Poster #1: Development of machine learning models and workflow for Task 5

Presenters: Alex Sun, Seyyed Hosseini

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UT-BEG has actively participated in Task 5 of the SMART Project, in the areas of designing the testing (toy) problems, implementing machine learning models, and implementing workflows. Multiple ML models were screened under Task 5 for model comparison and baseline development. So far, we have developed the long short-term memory (LSTM) model, sparse grid model, and Gaussian process regression (GPR) model on 2D and 3D toy problems.

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Results suggested that the models gave performance that are on par with the more sophisticated image-based deep learning methods on toy problems, thus providing baselines for Task 5. A container-based workflow was designed to standardize model development and testing. Future work of Phase 1 will expand the current work on field-scale models.

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Poster #2: Fast Proxy Models for Two-Phase CO2-Water Flow

Presenters: Curtis M. Oldenburg, Omotayo Omosebi, Abdullah Cihan

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Fast proxy models of CO2-water flow are useful for the engineering and design of geologic carbon sequestration reservoirs.  In some important limiting cases, fast proxy models can be used in place of full-physics models, and for training of machine-learning methods.  We are developing  transient macroscopic invasion percolation (TMIP) and diffusion-limited aggregation (DLA) approaches.  Preliminary results demonstrate the promise of the methods through their ability to model two-phase displacements very rapidly.

Poster #3: Multiphysics Signature of CO2 Injection on Host and Seal Formations

Presenter: Mathias Pohl

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Joint multiphysics experiments will allow us to accurately measure CO2 saturation and its effects on geophysical data. Simultaneously measured NMR data will provide saturation changes during CO2 injection while ultrasonic velocity and complex conductivity measurements determine the associated mechanical and electrical changes. Our findings will help guide machine learning algorithms when used on observation data (Seismic and EM) – both from a physical understanding and from quantitative data.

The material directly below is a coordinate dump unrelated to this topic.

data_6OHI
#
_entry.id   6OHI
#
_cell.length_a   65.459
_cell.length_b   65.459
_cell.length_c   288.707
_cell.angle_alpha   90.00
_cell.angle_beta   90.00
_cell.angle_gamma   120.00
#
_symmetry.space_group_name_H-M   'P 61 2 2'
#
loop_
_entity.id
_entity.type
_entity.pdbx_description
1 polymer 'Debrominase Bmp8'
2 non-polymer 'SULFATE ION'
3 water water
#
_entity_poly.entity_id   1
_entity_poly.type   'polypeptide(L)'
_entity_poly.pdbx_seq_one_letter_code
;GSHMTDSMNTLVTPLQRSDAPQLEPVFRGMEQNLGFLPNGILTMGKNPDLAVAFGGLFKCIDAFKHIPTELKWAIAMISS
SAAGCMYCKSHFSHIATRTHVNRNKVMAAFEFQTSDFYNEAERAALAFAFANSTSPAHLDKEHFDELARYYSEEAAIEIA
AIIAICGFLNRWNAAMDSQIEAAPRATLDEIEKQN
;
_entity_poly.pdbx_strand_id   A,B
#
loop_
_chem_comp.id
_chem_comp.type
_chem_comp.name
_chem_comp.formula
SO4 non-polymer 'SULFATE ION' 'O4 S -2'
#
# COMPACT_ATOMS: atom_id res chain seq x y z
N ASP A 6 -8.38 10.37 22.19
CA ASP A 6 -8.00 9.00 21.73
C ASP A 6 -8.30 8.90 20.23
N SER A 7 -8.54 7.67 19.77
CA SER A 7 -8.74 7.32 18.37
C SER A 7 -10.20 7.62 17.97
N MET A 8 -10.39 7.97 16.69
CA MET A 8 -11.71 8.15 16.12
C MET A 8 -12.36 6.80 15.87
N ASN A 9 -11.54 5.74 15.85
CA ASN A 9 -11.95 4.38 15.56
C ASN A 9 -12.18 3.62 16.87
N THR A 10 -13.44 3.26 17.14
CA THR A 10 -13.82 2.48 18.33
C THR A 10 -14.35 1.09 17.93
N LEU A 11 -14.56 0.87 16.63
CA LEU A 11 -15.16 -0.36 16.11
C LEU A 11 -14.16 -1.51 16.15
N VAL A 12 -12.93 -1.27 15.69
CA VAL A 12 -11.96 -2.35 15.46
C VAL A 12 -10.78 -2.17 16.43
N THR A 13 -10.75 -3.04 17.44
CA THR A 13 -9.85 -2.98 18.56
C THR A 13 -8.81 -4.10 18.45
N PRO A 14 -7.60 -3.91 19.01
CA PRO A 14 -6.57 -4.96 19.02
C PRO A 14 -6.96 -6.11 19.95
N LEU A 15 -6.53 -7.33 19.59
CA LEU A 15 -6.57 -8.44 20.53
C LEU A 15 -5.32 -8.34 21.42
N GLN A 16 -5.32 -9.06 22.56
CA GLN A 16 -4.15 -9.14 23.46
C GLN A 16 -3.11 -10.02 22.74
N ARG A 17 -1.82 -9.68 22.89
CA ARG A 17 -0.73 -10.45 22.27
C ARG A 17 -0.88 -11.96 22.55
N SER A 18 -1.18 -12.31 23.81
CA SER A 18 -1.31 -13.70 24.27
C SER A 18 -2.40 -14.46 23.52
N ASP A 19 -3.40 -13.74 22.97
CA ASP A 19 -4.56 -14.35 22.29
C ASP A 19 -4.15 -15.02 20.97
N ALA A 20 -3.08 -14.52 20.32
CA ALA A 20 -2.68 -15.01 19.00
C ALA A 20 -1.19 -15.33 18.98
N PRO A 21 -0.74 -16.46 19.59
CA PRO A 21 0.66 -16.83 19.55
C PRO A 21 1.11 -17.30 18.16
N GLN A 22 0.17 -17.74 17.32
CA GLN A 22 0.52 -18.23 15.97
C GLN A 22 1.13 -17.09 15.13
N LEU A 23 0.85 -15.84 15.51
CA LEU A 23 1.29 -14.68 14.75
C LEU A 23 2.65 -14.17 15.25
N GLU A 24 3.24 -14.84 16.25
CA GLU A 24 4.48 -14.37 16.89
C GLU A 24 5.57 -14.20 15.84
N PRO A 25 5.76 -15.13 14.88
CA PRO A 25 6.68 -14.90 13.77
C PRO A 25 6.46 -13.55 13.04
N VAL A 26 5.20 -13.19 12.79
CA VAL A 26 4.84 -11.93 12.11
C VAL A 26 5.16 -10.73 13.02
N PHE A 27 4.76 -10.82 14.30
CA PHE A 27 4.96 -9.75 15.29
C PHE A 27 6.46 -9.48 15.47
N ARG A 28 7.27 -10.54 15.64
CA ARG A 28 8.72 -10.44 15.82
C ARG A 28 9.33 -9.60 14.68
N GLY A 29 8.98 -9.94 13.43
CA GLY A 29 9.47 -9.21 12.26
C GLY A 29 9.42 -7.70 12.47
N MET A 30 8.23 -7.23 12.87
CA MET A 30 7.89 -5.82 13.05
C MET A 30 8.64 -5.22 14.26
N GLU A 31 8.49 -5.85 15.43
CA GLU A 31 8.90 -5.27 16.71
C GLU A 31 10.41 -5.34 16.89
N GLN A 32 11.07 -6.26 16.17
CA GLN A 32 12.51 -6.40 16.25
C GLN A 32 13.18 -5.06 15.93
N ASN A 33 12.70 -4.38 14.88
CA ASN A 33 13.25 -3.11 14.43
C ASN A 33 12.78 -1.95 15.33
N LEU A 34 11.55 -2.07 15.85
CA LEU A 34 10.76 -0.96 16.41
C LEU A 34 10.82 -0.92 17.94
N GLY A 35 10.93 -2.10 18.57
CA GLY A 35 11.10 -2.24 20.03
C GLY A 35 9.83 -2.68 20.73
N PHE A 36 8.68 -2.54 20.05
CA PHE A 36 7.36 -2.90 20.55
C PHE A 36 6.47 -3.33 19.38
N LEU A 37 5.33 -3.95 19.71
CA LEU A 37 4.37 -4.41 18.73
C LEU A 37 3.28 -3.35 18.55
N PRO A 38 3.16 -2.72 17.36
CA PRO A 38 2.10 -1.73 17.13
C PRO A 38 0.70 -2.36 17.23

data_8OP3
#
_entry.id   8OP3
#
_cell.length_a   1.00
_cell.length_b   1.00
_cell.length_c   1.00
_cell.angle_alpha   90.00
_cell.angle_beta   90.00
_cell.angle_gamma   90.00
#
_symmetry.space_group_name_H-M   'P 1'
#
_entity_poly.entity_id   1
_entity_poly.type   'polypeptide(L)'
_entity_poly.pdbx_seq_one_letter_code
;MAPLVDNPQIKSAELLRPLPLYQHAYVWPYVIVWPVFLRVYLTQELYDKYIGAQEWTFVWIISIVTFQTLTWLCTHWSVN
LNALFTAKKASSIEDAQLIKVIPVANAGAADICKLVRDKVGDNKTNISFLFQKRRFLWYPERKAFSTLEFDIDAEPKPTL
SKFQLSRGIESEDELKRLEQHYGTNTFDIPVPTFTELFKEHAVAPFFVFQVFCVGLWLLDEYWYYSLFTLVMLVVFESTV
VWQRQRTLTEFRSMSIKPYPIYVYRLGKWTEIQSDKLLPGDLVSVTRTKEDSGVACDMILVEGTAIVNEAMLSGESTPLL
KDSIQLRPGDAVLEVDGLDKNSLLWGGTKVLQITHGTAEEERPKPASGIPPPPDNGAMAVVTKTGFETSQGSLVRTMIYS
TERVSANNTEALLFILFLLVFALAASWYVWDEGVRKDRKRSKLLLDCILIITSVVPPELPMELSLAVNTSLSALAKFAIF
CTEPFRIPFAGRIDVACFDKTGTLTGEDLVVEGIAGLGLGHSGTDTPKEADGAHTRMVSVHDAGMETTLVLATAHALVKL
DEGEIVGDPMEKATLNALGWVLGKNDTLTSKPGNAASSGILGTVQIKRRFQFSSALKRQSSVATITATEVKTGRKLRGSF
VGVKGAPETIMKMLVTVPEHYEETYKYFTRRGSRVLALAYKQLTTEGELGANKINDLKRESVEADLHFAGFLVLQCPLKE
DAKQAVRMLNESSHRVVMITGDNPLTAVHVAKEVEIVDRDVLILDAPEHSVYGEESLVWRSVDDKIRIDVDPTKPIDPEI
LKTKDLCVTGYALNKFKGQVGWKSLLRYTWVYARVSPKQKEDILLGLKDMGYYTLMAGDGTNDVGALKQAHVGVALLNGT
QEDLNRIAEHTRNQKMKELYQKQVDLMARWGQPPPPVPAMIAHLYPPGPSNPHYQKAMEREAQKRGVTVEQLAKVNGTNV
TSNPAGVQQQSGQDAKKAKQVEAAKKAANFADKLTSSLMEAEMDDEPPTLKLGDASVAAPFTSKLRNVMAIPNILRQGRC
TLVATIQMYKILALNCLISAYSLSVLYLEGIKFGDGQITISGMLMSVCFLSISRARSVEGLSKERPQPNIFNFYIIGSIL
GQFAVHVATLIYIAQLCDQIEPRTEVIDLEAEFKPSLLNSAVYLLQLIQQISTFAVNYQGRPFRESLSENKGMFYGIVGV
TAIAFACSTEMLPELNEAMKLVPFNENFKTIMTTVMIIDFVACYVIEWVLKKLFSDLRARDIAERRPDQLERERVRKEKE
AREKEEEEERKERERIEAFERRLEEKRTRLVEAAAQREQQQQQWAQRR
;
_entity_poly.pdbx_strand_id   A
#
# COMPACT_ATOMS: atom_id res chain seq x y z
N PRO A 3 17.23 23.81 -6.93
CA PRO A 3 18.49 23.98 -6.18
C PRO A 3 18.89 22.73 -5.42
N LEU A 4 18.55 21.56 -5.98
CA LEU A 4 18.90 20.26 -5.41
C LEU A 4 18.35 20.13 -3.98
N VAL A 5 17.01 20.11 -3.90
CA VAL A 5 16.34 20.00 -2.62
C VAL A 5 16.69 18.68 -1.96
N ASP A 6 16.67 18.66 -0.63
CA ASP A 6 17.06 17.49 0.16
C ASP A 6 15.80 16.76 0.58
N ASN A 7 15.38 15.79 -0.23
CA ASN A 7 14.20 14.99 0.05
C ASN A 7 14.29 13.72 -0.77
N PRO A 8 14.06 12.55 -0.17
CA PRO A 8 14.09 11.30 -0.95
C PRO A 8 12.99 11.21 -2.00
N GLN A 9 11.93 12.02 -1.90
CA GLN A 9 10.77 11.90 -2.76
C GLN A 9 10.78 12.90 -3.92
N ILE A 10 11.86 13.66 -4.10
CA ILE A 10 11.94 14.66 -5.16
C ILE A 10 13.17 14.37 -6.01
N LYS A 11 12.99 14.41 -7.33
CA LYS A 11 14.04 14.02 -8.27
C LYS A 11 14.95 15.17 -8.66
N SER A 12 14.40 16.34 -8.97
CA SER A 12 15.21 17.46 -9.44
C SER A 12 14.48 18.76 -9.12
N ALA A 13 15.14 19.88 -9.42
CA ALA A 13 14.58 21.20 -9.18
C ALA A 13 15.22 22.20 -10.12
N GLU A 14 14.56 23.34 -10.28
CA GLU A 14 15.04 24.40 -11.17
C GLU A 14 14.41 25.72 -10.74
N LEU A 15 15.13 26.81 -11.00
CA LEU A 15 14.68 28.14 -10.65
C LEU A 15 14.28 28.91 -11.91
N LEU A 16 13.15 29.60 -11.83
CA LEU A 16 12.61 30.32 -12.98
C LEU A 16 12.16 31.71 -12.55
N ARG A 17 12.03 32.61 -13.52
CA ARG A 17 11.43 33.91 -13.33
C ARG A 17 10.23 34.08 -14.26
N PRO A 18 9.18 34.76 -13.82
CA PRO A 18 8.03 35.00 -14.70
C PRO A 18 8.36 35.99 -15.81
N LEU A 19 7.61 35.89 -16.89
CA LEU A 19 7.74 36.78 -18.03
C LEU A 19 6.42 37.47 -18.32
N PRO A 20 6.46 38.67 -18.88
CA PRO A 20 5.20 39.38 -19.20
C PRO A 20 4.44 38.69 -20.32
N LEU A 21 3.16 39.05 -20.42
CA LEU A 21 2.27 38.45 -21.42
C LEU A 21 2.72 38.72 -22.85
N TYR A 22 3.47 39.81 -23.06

Poster #4: Imaging Pressure Front Propagation in Complex Fracture Networks Using the Fast Marching Method and Diffusive Time of Flight

Presenter: Akhil Datta-Gupta

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We will discuss a novel approach for rapid field-scale modeling and visualization of subsurface flow and transport and its application to unconventional oil and gas reservoirs. Our proposed approach is based on a high frequency asymptotic solution of the diffusivity equation in heterogeneous reservoirs and serves as a bridge between simplified analytical tools and complex numerical simulation.

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The high frequency solution leads to the Eikonal equation which is solved for a ‘diffusive time of flight (DTOF)’ using the Fast Marching Method (FMM). The DTOF represents the propagation of the ‘pressure front’ in the subsurface and generalizes the concept of ‘depth of investigation’ to heterogeneous and fractured reservoirs. More importantly, the ‘diffusive time of flight’ can be used as a spatial coordinate to reduce the 3-D diffusivity equation into an equivalent 1-D equation which can be solved numerically accounting for the relevant physics and leading to orders of magnitude faster computation compared to commercial simulators.

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Poster #5: Deep Learning-Based Surrogate Models for High-Dimensional Data Assimilation in Reservoir Management

Presenters: Hewei Tang, Pengcheng Fu, Christopher Scott Sherman

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Real-time reservoir management demands fast assimilation of observation data to reduce the uncertainty in reservoir properties and future prediction. The most computational expensive component of data assimilation workflow is forward reservoir simulation.

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We present a deep learning-based surrogate model to replace forward reservoir simulation. Adapting an image-to-image mapping strategy based on convolutional neural network (CNN), the model is able to predict CO2 plume shape resolved by 3D seismic survey and pressure buildup resolved by virtual InSAR measurement. The model further couples the CNN with a long short-term memory (LSTM) for dynamic prediction. The surrogate model proves to be fast and accurate based on a single-well injection scenario.

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Poster #6: Variational autoencoder for inverse analysis